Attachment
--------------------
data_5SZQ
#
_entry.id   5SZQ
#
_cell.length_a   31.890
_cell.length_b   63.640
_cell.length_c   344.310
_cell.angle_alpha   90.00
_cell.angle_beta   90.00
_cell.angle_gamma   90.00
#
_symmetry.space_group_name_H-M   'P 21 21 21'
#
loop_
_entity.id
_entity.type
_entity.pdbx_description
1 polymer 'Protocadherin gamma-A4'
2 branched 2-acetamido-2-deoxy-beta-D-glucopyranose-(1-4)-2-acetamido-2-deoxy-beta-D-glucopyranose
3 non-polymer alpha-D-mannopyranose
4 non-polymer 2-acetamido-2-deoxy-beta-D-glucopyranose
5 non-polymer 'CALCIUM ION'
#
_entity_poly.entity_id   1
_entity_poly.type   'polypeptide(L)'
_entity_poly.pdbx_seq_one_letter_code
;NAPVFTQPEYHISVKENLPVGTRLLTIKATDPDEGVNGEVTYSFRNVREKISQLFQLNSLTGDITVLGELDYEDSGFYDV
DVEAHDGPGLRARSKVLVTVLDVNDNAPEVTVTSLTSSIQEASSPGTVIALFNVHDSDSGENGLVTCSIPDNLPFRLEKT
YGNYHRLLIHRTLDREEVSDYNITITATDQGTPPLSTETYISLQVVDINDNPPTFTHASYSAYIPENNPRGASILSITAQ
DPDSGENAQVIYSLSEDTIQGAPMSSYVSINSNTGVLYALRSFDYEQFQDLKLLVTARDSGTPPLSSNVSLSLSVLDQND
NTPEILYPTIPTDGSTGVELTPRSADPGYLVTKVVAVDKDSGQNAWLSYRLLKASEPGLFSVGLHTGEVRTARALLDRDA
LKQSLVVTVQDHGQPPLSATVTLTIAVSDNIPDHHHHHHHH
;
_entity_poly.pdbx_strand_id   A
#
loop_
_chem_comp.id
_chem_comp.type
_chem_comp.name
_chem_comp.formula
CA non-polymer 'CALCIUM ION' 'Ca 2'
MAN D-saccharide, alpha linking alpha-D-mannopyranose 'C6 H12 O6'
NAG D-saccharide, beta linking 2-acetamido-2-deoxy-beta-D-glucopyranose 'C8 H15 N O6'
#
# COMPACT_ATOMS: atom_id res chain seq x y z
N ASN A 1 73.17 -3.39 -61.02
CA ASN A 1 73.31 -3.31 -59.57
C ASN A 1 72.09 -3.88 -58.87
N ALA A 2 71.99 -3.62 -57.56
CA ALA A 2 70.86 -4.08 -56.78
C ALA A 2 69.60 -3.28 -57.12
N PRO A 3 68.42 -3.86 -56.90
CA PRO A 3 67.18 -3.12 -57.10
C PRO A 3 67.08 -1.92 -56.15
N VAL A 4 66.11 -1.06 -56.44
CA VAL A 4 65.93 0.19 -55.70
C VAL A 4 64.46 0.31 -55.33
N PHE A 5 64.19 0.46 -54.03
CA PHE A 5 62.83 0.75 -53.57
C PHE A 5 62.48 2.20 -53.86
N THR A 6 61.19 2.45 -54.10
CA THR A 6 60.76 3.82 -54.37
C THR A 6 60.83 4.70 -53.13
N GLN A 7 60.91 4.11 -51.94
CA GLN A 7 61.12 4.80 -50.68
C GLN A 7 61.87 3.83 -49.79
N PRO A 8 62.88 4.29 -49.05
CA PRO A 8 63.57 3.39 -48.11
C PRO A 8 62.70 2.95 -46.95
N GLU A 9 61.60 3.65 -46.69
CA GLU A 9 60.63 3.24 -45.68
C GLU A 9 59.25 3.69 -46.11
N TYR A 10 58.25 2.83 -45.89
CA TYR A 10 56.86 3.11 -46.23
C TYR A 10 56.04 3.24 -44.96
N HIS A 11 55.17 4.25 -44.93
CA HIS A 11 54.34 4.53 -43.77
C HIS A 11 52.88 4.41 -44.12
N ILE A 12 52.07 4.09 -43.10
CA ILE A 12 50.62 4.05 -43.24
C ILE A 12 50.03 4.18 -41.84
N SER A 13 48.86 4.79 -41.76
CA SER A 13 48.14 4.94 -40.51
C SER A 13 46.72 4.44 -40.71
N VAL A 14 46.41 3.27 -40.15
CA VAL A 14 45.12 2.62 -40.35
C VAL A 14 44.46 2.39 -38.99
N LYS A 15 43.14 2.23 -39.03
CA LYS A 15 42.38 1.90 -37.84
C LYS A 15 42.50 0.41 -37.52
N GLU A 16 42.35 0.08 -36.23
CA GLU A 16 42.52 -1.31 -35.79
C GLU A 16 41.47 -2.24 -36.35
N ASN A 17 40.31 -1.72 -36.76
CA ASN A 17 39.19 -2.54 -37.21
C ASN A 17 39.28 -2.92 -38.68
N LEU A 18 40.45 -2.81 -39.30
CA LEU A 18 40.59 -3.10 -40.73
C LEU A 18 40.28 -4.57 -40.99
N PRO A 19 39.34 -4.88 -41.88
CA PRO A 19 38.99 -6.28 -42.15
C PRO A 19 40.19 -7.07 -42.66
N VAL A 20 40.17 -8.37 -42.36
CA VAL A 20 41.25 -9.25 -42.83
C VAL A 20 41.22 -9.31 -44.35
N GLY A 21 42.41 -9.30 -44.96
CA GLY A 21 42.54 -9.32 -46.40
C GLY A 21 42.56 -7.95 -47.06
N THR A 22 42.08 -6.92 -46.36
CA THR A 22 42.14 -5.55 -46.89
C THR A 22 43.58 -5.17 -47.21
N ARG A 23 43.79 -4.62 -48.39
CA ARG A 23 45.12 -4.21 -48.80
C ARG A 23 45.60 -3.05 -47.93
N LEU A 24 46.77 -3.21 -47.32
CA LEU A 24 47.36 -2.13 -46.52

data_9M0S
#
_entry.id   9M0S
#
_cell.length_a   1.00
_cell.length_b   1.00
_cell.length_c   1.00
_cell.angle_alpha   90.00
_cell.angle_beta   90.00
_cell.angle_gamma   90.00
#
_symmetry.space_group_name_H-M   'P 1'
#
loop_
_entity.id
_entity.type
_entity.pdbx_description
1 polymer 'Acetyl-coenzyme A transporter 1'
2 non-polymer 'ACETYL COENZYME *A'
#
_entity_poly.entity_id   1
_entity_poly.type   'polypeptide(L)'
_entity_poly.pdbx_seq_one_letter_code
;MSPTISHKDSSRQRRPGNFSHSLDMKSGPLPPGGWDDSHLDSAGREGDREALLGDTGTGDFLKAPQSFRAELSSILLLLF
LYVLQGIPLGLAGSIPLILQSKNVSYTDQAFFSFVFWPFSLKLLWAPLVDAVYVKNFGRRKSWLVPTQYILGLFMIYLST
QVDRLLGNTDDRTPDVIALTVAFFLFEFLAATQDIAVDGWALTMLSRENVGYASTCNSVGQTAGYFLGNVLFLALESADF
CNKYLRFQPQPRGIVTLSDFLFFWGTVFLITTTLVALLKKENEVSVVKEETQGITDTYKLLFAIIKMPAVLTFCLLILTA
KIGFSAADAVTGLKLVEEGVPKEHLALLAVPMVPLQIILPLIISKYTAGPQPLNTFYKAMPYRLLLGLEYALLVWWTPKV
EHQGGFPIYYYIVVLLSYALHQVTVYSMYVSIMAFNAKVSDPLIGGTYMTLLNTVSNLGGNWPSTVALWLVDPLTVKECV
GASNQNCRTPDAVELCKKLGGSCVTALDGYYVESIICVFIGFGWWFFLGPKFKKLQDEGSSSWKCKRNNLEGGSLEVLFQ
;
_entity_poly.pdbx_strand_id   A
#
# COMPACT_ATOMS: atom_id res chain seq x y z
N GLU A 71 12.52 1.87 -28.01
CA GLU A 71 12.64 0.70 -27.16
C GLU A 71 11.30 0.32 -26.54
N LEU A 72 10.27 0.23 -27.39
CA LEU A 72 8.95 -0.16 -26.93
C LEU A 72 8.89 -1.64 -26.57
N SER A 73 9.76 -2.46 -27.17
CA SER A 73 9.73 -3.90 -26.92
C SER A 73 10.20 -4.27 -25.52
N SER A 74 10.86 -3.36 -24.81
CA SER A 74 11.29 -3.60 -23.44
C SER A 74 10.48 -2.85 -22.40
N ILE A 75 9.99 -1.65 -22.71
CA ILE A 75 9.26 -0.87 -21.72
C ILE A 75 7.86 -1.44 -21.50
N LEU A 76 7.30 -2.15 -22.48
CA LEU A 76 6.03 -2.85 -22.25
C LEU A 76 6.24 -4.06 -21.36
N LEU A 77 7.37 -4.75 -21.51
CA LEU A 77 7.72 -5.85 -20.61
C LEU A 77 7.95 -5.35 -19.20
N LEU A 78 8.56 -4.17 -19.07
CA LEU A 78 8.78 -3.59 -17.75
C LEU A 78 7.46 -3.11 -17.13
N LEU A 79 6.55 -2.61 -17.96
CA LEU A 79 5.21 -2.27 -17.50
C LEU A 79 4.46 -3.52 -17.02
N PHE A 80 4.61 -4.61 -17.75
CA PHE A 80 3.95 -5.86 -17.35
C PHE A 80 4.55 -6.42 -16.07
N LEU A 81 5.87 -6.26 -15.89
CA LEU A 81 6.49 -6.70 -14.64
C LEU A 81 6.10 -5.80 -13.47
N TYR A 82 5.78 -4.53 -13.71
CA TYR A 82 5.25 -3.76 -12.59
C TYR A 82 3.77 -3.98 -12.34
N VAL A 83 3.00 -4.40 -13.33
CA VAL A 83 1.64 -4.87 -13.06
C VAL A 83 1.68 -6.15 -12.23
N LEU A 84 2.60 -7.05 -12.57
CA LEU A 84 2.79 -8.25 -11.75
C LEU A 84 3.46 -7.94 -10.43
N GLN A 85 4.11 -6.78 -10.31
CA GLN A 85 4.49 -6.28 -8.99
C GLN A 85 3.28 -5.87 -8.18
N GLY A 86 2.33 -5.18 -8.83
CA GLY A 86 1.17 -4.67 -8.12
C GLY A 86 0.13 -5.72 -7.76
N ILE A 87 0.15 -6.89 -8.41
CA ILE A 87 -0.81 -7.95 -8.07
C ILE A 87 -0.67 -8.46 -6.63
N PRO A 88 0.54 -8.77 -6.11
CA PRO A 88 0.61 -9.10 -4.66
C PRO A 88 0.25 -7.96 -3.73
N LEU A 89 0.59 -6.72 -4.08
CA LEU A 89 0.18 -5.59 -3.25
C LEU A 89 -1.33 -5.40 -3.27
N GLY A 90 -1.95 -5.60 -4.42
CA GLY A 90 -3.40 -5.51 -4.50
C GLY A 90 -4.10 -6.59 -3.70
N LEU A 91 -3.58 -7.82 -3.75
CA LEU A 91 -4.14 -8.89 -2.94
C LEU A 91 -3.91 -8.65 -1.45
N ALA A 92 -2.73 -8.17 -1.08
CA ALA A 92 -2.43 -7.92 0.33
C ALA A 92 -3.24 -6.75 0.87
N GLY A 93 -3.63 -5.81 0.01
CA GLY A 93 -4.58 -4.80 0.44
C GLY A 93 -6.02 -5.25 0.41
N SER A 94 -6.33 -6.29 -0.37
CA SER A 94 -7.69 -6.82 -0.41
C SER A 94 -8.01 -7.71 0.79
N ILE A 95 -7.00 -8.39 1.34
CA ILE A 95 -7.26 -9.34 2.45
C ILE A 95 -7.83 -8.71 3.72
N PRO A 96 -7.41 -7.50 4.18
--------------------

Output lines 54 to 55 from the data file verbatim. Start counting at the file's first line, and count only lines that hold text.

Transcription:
C PRO A 3 67.08 -1.92 -56.15
N VAL A 4 66.11 -1.06 -56.44